Tag: robotic process automation

Robotic Process Administration Helps GICs Achieve Big Productivity, Cost Savings Gains | Press Release

Everest Group white paper documents unique synergy of Global In-house Centers and Robotic Process Automation.

Global In-house Centers (GICs) are increasingly adopting Robotic Process Automation (RPA) to drive quality and productivity gains and savings of up to 40 percent in their delivery of Business Process Services (BPS) for the enterprise. The combination of RPA and GICs represents a unique synergy, so much so that the adoption of RPA in GICs is no longer a matter of “if” but “when,” according to Everest Group, a consulting and research firm focused on strategic IT, business services, and sourcing.

“RPA offers 25 to 40 percent additional savings on BPS spend compared to current offshore operations, and early adopters have logged impressive results across a wide range of efficiency and productivity metrics,” said Aditya Verma, practice director at Everest Group. “So it’s not surprising that nearly 78 percent of GICs have either implemented or are actively planning RPA, and the sizzling RPA software market has grown 100 percent each year for the last two years.”

Describing RPA as “the next imperative,” Everest Group analyzes the distinct position of GICs to provide leadership in the robotic automation journey for their enterprises in a newly published white paper: “Upshifting Value and Talent through Robotic Process Automation.”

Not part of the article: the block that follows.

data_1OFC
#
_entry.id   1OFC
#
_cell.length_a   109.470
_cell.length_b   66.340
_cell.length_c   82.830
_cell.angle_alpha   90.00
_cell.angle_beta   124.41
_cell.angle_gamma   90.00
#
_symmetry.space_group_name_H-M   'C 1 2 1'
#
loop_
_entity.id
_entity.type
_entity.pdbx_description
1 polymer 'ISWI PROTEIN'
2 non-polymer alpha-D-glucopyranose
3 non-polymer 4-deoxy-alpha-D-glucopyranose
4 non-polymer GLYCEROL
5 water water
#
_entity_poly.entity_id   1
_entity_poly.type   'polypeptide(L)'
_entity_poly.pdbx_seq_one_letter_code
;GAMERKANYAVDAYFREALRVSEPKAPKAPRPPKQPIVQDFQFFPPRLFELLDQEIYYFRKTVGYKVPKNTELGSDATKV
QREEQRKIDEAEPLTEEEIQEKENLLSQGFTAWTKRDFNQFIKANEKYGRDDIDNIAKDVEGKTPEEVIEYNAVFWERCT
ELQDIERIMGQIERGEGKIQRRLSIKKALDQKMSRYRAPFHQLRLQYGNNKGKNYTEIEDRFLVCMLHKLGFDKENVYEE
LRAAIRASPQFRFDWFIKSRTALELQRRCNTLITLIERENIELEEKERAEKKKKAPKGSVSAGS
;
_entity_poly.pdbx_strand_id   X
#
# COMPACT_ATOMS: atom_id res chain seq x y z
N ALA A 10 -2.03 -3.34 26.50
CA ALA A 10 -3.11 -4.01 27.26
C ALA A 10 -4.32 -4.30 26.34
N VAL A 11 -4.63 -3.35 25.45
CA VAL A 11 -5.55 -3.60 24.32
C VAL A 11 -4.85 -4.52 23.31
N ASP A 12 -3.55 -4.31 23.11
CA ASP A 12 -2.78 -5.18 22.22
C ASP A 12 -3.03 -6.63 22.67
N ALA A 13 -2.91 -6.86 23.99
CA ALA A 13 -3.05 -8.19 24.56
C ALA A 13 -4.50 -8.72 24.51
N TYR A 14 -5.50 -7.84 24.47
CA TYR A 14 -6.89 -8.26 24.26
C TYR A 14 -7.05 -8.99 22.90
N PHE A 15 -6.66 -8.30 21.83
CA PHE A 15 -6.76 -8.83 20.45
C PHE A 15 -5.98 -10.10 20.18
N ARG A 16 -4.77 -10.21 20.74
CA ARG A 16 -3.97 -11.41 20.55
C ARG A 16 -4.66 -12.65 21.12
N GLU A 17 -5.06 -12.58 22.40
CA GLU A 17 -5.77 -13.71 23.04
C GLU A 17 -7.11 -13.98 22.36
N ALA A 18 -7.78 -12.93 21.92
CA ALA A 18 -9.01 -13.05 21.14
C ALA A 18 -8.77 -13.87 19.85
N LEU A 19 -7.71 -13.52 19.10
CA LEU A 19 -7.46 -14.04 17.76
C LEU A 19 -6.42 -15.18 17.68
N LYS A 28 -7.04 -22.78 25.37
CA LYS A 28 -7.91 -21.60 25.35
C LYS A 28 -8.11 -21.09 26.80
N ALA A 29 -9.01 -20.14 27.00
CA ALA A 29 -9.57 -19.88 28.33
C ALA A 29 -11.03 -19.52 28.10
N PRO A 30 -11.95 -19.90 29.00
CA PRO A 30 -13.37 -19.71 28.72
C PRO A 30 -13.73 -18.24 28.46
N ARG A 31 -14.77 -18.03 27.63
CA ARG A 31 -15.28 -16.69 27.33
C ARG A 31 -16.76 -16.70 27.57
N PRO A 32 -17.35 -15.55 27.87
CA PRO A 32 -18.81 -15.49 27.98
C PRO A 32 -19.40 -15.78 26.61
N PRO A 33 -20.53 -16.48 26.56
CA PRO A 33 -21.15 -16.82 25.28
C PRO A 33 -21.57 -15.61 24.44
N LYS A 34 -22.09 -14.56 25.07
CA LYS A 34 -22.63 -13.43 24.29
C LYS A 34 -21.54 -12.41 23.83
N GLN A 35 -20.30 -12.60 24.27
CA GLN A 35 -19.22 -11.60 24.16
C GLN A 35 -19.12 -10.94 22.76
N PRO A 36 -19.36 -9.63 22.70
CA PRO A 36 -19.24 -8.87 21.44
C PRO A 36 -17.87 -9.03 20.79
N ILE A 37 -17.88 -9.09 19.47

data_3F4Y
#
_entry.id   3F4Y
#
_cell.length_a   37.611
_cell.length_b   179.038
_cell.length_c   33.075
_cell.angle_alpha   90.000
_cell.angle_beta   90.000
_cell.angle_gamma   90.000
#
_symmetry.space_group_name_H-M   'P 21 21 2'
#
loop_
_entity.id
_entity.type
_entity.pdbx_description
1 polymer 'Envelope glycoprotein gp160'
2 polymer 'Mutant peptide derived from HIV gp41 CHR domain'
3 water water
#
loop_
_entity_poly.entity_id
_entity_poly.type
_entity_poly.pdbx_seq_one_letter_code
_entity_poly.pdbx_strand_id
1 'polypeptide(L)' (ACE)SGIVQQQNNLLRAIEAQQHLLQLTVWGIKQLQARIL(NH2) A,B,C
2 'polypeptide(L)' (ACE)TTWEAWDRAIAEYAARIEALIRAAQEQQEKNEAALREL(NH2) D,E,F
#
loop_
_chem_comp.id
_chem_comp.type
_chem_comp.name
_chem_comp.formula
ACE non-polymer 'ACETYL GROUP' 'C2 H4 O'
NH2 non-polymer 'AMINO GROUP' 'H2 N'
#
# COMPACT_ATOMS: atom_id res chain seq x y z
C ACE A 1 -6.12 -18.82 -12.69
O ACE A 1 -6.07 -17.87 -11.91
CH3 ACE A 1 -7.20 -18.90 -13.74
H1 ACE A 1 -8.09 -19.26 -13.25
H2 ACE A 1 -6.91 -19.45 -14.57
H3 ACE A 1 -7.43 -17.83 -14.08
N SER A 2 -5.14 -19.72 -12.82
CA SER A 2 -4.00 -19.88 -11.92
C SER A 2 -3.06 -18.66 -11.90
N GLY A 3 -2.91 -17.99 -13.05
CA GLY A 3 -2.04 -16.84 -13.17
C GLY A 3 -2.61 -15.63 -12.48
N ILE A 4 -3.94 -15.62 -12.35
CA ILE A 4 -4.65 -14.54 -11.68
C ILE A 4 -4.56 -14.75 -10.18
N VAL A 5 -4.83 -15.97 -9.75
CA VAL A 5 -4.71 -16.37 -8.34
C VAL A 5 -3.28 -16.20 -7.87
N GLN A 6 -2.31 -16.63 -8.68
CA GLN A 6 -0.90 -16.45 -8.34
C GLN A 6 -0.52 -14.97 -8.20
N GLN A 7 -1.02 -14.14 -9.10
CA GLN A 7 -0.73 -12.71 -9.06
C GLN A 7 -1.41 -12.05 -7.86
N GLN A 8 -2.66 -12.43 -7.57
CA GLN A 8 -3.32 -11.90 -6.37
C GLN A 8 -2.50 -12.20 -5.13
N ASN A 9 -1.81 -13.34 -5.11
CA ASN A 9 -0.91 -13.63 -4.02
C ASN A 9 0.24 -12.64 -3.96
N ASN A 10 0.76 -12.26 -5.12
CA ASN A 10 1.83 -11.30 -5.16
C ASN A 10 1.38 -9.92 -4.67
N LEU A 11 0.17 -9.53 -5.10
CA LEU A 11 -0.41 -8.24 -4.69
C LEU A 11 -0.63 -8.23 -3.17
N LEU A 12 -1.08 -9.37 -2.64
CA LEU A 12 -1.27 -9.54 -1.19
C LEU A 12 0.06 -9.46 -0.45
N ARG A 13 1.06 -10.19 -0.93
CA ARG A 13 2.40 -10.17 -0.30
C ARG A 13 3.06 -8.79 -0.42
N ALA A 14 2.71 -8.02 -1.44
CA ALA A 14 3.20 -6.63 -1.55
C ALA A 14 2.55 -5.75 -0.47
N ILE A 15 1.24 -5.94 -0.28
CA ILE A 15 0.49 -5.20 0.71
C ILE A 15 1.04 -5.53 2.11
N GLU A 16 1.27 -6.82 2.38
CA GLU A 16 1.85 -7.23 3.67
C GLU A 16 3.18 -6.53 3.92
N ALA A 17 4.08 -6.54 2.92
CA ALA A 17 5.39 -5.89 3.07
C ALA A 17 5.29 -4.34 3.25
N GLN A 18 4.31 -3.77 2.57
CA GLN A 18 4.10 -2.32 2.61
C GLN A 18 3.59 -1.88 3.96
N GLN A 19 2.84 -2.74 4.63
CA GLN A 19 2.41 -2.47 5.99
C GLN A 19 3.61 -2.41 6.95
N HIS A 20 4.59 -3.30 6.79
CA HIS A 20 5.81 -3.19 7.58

The white paper discusses:

  • Importance of GICs in driving RPA for the enterprise
  • Characteristics of GICs that are likely to find RPA attractive
  • Success stories of RPA in GICs
  • Keys to success for GICs looking to adopt RPA

Based on Everest Group’s extensive research examining the state of RPA and the broader topic of Service Delivery Automation (SDA), the white paper is available for free download (with registration) here.

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High-resolution graphics illustrating key takeaways from this report can be included in news coverage, with attribution to Everest Group. Graphics include:

“My Digital is Bigger Than Yours” and the Technology Pulp Fiction | Sherpas in Blue Shirts

It’s the middle of the week and despite all the caffeine-induced stimulation I am in a cynically contemplative mood.

Reason? The past 6 weeks have been spent attending analyst events and conferences, listening and debating with business leaders and thought leaders on what will make the global services industry click. There has been a flood of “paradigm-changing” buzzwords, new solutions on the horizon, and yes, the predictions that claim to change the world in the next 24-36 months. I’ll not go into the details but if you have managed to find your way to this blog, you probably have already heard these terms – Innovation, Robotics, Automation, Digital, and Internet of Things! (And are probably thinking – “here goes another blog on digital transformation. Yawn!”)